Tibet. Tibetans Turn Festival Into Mute Protest Against China “The Khampa Festival in Qinghai Province is one of the largest on the calendar and traditionally draws Tibetans from all over western China. This year, for the first time, local officials tried to use the event to promote tourism and development in one of the poorest areas of China. As the muted response to the announcers suggested, however, the event had also acquired a political subtext: the continuing struggle between China and its Tibetan minority over cultural identity and religious freedom.”

Jose Padilla. Padilla guilty of aiding terrorists “Jose Padilla, an American once accused of planning to detonate a “dirty bomb” in this country, was found guilty today in Miami on lesser charges of providing support to terrorist organizations abroad.” US citizen aided al-Qaida cells “After a month in a civilian jail, he was designated an enemy combatant and handed to the military who held him for three years on a military brig in South Carolina. He was transferred to the Miami court in 2005. But, because he had been interrogated on the brig with no lawyer present by the military, all the alleged evidence was deemed to be inadmissable. The serious allegations were dropped and he was tried on lesser charges.” Padilla ‘aided al-Qaeda’ says jury “The jury of seven men and five women read out the verdict on Thursday, after a day and a half of deliberation following the three-month trial.”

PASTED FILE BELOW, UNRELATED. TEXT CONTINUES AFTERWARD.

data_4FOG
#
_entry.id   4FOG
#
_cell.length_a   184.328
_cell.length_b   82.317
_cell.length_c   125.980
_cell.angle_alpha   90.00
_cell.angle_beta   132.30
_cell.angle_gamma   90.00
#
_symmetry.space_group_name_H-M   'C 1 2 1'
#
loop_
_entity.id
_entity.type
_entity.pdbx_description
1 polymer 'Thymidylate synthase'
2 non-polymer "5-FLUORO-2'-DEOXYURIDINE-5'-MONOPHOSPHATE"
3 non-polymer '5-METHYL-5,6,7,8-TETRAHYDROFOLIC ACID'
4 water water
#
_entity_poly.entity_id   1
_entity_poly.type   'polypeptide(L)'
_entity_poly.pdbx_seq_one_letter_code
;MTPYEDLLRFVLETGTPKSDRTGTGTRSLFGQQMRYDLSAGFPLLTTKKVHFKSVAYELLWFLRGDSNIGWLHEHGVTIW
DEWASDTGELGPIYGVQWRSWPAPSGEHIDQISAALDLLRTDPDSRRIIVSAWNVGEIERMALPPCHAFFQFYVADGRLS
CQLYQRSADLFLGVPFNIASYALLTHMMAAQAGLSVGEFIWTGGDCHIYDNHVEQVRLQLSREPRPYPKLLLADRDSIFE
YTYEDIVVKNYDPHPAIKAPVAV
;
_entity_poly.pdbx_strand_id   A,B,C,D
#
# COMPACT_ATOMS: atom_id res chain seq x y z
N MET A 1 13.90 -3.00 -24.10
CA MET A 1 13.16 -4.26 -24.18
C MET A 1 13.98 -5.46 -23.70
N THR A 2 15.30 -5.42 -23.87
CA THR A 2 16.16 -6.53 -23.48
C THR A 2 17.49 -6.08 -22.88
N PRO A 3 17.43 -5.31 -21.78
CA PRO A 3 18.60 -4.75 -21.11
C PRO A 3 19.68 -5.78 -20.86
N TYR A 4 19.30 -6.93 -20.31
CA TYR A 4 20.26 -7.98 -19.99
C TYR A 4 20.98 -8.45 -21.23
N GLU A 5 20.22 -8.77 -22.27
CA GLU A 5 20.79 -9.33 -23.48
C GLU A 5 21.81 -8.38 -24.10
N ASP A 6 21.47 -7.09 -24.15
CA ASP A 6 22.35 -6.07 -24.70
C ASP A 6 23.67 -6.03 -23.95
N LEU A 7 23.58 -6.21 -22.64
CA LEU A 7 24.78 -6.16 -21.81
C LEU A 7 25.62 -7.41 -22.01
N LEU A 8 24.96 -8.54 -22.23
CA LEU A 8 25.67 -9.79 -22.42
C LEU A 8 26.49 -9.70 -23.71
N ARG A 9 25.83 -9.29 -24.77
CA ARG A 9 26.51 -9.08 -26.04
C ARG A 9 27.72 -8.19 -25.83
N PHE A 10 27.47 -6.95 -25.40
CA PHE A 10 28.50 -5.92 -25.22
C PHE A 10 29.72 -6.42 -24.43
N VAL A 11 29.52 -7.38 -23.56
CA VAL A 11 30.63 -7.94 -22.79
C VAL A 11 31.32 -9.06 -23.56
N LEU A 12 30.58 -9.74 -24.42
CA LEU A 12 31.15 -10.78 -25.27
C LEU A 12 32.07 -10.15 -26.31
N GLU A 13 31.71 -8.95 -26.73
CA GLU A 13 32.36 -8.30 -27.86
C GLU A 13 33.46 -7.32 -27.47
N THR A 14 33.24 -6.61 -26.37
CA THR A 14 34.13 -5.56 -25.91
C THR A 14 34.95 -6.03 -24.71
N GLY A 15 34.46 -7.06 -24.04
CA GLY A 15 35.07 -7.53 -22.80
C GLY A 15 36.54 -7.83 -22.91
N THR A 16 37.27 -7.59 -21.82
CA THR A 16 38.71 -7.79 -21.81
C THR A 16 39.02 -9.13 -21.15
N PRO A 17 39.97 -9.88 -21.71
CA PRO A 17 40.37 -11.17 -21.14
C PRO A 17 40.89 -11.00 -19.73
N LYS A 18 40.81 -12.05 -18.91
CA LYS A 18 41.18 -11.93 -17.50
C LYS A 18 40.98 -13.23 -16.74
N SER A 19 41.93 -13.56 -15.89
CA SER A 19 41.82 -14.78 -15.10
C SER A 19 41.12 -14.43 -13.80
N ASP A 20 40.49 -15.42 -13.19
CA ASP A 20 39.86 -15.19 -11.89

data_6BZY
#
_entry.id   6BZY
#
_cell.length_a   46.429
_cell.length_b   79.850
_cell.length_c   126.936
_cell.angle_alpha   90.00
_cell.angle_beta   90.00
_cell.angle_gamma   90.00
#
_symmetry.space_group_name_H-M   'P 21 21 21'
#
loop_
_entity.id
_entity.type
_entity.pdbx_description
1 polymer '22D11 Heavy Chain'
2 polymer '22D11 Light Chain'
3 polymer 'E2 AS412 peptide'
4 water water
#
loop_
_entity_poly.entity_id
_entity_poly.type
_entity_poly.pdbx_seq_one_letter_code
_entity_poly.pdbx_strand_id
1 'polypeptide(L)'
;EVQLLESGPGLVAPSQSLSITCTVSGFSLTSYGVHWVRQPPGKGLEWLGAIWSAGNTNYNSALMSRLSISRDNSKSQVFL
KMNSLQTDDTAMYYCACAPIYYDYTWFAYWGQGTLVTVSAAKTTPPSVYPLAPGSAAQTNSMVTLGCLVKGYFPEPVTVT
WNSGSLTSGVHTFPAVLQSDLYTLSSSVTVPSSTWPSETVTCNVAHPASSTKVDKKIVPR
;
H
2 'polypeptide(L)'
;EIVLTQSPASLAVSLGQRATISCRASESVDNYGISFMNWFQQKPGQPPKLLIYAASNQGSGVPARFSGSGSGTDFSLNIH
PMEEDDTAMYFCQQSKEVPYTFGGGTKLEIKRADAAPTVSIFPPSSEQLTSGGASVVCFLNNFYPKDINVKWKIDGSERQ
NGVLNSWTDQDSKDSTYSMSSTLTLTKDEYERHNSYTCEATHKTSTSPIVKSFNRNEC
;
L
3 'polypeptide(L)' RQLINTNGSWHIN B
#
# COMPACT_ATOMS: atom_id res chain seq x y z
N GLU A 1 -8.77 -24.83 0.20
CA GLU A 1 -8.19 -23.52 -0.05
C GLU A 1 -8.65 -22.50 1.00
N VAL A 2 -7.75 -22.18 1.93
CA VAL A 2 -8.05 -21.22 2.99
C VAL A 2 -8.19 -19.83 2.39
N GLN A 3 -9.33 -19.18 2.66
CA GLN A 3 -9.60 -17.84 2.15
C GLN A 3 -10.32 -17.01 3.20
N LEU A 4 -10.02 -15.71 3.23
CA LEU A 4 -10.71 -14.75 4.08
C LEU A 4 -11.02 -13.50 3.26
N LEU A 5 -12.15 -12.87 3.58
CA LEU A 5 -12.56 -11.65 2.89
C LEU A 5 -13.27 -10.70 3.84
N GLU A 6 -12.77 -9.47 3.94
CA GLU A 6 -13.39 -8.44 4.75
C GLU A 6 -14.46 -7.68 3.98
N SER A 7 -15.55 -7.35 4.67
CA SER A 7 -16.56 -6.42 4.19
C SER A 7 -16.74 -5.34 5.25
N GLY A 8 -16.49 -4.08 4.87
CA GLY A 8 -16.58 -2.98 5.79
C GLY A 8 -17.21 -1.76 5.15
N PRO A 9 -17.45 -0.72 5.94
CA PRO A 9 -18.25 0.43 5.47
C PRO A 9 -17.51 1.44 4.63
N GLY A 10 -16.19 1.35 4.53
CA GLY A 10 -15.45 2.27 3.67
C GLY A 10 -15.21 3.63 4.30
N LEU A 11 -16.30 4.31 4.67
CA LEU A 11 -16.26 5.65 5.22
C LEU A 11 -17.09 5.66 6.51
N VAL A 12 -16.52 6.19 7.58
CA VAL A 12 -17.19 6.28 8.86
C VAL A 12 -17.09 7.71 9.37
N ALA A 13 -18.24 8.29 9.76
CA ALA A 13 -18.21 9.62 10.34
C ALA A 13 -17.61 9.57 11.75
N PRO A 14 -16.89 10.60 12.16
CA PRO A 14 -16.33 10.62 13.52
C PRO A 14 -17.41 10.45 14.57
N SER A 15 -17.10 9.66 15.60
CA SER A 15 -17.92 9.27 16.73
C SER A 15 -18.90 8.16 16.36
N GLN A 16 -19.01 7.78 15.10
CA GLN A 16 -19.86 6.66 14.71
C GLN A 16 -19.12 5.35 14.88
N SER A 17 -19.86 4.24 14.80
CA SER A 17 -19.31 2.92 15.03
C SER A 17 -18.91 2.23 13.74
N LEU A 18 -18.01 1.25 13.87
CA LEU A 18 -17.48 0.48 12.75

Zimbabwe. Zimbabwe rejects calls for change at summit “The Zimbabwean government dismissed growing disquiet at the impact of its economic collapse on its neighbours today, telling a summit in Zambia of regional leaders that there was no need for political reform or talks with its opponents.”